Psychopathology

In the Living between Worlds post we discussed the general structure of the psyche from the Jungian perspective. Now we will take a detailed look at the Psychopathology Function.

Nancy McWilliams published a second edition of her “Psychoanalytic Diagnosis” book, where she presented a modern psychoanalytic model of mental diseases, rendered as personality structures for the clinical therapy. This model is defined to help to decide on the method of therapy to apply in each case. In other words, the model actually describes the groups of methods rather than the personality types.

Figure 1. The structure of the psyche with expanded psychopathology functions

The main idea is that an individual has to go through a development process, and sometimes it does not go as planned. Depending on the stage of the development where the issue occurred, an individual manifests different symptoms.

There are three major personality structures:

  • neurotic
  • borderline
  • psychotic

Neurotic personality can be applied to a large group of people with minor emotional distress. They still have a high objective and rational capacity to function. While they might use primary defenses like yelling, they mostly rely on the mature secondary defenses under stress such as repression. Neurotics have a good sense of identity and consistency, can express their values, virtues, and shortcomings in a multi-dimensional manner. Also they have a solid sense of reality without major distortions. The major neurotic symptoms are anxiety and low self esteem. They seek therapy to reduce some repeating conflicts of their own making, and expand some capacities that they are lacking. Usually such symptoms indicate problems during the father stage of development.

Psychotic personality under stress have severe symptoms of hallucinations, delusions, illogical thinking, being paranoid and terrified. They use primary defenses such as denial, withdrawal, omnipotent control, primitive idealization, and extreme dissociation. The major symptom is their hostility. Psychotics have a problem with own identity up to questioning own existence. They are deeply confused who they are. They are not in touch with reality, and often go too far into magical thinking. They have issues with getting perspectives on their own psychological problems as they lack reflective thinking.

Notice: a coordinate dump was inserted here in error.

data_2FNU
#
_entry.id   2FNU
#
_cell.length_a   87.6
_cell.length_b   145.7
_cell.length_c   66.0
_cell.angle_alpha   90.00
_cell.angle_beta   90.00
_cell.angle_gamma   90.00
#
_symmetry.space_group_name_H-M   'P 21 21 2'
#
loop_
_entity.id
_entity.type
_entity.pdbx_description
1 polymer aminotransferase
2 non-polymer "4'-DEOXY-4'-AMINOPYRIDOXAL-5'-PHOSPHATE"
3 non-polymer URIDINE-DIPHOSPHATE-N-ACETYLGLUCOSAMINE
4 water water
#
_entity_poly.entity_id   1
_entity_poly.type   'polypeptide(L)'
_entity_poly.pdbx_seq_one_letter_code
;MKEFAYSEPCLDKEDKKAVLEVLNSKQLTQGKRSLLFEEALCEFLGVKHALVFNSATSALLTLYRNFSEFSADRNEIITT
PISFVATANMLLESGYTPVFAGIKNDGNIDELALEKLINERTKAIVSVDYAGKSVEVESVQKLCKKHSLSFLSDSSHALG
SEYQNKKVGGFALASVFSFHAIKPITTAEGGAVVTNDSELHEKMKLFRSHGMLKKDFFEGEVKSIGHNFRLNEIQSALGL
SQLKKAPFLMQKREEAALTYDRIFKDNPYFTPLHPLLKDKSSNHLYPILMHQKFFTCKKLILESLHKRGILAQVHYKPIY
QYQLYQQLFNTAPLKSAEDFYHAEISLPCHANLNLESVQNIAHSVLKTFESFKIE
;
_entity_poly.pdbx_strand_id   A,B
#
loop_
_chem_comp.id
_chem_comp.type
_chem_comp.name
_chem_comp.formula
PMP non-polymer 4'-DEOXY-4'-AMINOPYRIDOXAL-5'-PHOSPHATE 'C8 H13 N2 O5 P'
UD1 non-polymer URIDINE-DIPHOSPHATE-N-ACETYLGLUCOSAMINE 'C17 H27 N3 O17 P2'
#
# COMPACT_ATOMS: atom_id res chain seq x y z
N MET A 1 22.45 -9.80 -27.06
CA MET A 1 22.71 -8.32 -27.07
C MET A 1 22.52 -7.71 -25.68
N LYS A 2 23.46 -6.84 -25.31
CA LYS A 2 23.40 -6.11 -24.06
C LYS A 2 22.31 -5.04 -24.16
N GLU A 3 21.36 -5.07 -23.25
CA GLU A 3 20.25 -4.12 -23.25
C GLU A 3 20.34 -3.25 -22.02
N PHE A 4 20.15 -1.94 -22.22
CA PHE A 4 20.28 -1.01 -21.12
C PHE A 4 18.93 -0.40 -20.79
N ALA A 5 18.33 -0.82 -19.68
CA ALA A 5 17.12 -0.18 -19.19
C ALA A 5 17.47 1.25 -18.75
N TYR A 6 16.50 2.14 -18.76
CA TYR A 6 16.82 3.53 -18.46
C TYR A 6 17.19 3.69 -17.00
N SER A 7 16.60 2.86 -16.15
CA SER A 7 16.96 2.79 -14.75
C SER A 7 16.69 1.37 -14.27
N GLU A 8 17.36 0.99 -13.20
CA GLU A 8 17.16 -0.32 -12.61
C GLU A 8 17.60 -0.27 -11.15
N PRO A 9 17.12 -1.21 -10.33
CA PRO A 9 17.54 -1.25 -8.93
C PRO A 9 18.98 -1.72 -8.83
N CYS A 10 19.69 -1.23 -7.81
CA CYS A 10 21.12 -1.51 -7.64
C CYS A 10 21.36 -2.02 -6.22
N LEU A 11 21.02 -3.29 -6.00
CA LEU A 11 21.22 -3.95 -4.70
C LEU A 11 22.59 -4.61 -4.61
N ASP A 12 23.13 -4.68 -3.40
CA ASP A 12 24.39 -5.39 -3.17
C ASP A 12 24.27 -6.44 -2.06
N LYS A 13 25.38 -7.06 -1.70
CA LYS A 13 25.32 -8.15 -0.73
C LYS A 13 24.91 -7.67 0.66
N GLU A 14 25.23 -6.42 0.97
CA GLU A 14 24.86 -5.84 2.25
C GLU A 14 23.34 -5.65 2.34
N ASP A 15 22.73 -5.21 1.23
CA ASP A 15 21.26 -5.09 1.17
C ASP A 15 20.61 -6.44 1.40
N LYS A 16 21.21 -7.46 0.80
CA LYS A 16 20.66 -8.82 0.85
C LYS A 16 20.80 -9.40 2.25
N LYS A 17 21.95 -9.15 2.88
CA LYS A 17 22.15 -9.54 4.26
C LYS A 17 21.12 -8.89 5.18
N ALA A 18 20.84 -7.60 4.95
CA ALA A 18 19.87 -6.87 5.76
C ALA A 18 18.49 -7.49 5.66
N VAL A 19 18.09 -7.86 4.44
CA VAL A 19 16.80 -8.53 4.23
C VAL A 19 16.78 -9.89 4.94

Borderline personality exhibit use of primary defenses under stress, but can change behavior when confronted. They have a confusion about own identity, but they know they exist. They have trouble of being tolerant and self-regulate, but can remain silent or provide one-dimensional answer. Usually they don’t want to change their personality. When they alone, they feel abandoned, but when they feel close to someone else, they panic of fear of losing total control, which drives others to feel exhausted. Usually such symptoms indicate problems during the mother stage of development.

While most of us can sometimes experience any of those symptoms, it is important to evaluate them from the long-term perspective, how repetitive and typical they are. Regardless of personality structure, such people usually live and work, have families, and are members of the community. Some of them attend psychotherapy sessions, some visit psychiatric wards, but most just live as best as they can.

It is important to remind that the severity of these psychopathological symptoms reflect the severity of the split between instincts and the ego. They are just indicators that the social function went too far off. People are getting stuck in impossible situations, but persist in old thinking. The unconscious is trying to heal such splits by sending those indicators, including changes in energy level, feelings, and dream imagery. This is the cost of civilization, its conventional morality, and still ongoing maturation of the consciousness.

2 thoughts on “Psychopathology

  1. Pingback: Archetypes – Iconologist Psyche

  2. Pingback: Psychological Teachings – Iconologist Psyche

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